Well, partly because Hubby has been been recouping after hip surgery. He's doing great. I joke that I have to step on Superman's cape occasionally to slow him down so he doesn't hurt himself.
The rest of my self imposed Time Out was fatigue over conversations that are all anger and no substance. It got so bad, I wrote this for my seniors' January newsletter. Ironically, telling it made me feel better. Hope you have a great week!
I listen to NPR news on my commute, so I know what’s going on in the world. They remind me of Walter Cronkite, when both sides of a story were told and people were believed capable of making up their own minds. Today’s news often feels like a carnival sideshow determined to make us squirm, not learn.
Some days, the news is just depressing. Terrorist attacks on good, innocent people just minding their own business. Feuding politicians...are there any other kind left? Gun violence, lack of trust in those who actually serve and protect. Kids who don’t know choices have consequences because they’ve grown up being told they’re special and never have to work to achieve anything...just show up and get a participation ribbon. Stock market like a yo-yo, morals following the same path. I’m barraged with whose opinion matters more...and evidently it’s never mine. It’s so bad my husband chooses to concentrate on the weather and impending storms. He says if I don’t stop watching the news with my heart, I’m not going to get educated, I’m going to get an ulcer.
I try to separate fact from fiction but these days that’s often difficult. Why is everyone so angry all the time? Will “good news” stories ever outnumber the bad? The truth is, we’re not in control of much but our reaction to life. Sometimes it just feels overwhelming. After yesterday’s news, a simple refrain suddenly came to mind, “Let their be peace on Earth and let it begin with me.”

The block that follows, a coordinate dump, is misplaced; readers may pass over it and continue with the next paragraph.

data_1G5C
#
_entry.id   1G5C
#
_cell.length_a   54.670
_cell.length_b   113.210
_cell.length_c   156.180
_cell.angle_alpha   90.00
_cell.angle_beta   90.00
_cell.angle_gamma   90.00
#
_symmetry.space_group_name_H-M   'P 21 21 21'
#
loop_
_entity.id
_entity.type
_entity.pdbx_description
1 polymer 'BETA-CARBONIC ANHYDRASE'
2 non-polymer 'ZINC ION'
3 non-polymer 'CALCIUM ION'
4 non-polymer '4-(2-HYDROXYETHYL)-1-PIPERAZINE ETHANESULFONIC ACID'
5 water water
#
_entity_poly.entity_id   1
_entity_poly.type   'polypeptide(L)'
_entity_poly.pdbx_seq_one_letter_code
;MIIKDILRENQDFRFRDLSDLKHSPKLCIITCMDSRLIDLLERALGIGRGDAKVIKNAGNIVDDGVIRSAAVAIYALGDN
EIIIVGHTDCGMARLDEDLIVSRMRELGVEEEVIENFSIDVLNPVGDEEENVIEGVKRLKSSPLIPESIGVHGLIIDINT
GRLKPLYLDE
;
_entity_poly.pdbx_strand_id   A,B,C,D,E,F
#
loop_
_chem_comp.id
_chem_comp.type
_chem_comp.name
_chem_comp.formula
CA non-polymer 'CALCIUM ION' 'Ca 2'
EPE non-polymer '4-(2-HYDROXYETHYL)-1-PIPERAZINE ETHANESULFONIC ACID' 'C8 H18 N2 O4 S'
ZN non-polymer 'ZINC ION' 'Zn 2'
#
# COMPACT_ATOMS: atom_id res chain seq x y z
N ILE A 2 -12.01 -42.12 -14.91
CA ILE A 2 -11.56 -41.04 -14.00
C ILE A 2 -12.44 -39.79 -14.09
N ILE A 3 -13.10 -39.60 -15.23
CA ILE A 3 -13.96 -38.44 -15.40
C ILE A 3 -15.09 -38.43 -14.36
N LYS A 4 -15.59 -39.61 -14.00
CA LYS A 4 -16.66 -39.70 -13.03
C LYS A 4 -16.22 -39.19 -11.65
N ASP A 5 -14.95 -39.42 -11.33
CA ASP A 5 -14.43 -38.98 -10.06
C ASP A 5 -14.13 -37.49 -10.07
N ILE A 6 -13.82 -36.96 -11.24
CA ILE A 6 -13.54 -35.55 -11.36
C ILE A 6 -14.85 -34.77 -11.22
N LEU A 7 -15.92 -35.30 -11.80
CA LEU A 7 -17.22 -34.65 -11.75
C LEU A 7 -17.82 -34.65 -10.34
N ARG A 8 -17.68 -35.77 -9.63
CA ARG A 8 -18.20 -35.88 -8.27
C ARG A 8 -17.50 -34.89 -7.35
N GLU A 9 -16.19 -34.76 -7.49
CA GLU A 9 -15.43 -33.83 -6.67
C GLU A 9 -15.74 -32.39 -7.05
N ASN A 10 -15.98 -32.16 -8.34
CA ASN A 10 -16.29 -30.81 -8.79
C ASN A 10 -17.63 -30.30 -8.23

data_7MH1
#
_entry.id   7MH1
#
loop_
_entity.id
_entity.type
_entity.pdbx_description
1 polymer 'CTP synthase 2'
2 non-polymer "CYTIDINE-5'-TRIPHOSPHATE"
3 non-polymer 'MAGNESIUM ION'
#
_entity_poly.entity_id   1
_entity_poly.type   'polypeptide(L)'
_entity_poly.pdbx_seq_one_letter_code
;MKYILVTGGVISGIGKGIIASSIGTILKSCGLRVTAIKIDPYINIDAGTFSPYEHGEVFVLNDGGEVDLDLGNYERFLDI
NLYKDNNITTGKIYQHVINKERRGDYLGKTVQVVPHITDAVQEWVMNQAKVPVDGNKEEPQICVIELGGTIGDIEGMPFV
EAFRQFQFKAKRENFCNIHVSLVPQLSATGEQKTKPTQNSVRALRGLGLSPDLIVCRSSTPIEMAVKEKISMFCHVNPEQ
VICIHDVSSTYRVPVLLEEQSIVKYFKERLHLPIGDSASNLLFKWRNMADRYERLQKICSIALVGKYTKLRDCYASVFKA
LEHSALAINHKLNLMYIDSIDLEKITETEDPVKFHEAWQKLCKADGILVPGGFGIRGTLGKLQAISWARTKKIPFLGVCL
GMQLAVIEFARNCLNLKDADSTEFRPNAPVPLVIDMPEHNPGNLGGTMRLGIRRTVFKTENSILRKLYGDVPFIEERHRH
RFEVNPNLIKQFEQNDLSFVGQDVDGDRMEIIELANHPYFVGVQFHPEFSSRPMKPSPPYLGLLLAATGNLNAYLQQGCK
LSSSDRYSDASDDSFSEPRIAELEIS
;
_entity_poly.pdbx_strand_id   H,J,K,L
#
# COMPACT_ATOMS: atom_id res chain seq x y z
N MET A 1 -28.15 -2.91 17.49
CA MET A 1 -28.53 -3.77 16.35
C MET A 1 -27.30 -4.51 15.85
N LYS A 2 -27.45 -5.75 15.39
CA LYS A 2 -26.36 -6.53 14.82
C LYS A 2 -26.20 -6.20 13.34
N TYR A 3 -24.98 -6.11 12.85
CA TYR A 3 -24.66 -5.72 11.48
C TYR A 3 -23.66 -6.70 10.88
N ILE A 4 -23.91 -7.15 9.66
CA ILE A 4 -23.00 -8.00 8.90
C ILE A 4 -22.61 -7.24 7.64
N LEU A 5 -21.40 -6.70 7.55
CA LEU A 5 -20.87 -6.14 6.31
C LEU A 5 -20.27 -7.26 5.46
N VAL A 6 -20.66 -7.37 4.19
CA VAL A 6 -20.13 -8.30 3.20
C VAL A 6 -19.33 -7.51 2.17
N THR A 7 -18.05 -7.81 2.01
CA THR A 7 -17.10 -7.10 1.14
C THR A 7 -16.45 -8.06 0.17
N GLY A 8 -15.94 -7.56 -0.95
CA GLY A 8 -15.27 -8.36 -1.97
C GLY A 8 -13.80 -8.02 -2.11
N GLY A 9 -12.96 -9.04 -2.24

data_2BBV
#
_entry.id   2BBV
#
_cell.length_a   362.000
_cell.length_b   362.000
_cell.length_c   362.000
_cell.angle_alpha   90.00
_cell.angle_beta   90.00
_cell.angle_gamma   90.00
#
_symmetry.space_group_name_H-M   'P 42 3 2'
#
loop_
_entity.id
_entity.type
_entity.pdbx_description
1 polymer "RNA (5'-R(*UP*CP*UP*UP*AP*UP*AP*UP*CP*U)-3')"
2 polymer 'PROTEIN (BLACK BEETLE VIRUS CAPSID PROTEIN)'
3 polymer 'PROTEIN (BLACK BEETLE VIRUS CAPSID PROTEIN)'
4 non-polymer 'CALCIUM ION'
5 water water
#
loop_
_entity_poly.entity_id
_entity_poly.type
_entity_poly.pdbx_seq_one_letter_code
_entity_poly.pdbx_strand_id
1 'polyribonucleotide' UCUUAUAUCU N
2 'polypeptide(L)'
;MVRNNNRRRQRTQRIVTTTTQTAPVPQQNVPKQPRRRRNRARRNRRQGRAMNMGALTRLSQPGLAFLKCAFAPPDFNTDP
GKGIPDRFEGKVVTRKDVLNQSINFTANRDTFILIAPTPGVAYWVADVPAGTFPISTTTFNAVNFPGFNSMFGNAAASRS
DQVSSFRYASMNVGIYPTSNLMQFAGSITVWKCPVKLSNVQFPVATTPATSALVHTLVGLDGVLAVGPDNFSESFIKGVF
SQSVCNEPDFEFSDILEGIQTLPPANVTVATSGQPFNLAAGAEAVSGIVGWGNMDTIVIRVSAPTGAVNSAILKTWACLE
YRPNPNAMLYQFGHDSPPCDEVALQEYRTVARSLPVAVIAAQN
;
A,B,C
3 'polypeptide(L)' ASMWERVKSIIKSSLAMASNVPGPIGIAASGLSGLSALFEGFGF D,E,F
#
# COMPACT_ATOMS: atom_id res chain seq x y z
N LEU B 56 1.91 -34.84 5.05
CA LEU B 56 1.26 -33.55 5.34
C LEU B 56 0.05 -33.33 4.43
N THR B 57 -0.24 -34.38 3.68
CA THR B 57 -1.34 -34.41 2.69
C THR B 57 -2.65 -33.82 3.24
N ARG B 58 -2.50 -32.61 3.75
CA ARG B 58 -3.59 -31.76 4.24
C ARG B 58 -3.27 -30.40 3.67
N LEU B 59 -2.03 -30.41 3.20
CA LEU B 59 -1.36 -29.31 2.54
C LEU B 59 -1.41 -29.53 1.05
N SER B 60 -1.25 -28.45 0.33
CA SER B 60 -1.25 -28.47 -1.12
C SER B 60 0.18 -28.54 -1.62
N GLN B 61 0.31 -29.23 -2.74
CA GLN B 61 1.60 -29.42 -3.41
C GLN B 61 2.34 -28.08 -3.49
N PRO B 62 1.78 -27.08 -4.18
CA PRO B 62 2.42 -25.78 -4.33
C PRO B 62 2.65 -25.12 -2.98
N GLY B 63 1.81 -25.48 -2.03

I try to practice that daily. Sort of a self imposed following of the “Golden Rule” 24/7. You know, hold the door for the person behind you or give someone the benefit of the doubt because you don’t walk in their shoes. Am I always successful? No. But there aren’t passengers on my commute when I ponder whether other drivers own turn signals or a real driver’s license. Being kind, however, is actually quite easy. Sometimes it’s even contagious.
I started noticing that over the last several months...all because I simply let someone go ahead of me in line. It’s almost a reflex action. If the person behind me has a couple of items and I have a cartful, I always say with a smile, ”Is that all you have? Come on, go ahead of me.” At first they hesitate, as if looking for the catch. I keep smiling, often joking, “I’m in no hurry to go home and do laundry.” That seems to make me normal, so they laugh, step up and without fail say thanks when they’re done. Previously silent people in line start talking to each other, acknowledging that it really is easy to just be nice to people. Even strangers. One lady said when she went back home, up north, she’d tell folks southern kindness wasn’t a myth. I hope she realizes there are lots of people like that. Everywhere.
Standing in line recently, I was tired and ready to block out noise pretending to be holiday jolly. Two people were in line ahead of me and the gentleman behind only had a birthday card. Before I could offer him a line upgrade, he smiled and asked, “Can you hold this for a minute? I need to go to my car and get a pen.” I silently nodded as he thrust the card in my hand and slipped out the door. The lady behind me hissed he probably didn’t have enough money or expected me to pay for it. Before I could even consider replying, he returned with a grateful smile, thanked me and was amazed I wanted him to go ahead. During the transaction the cashier remarked how nice I’d been. I replied, “Hey, it’s so easy to be kind. World would be a lot nicer if we just did that every day.” As she yelled, “Amen sister!”, the man agreed, then turned to wish everyone a Merry Christmas. Even the grumpy lady behind me was smiling.
Sir, you were most welcome. For 30 seconds you let me block out the media demographic which would’ve reported which of us was black, who was white, our assorted ages and social economic status. Truth is, good people are always there. You just have to open your eyes and see them.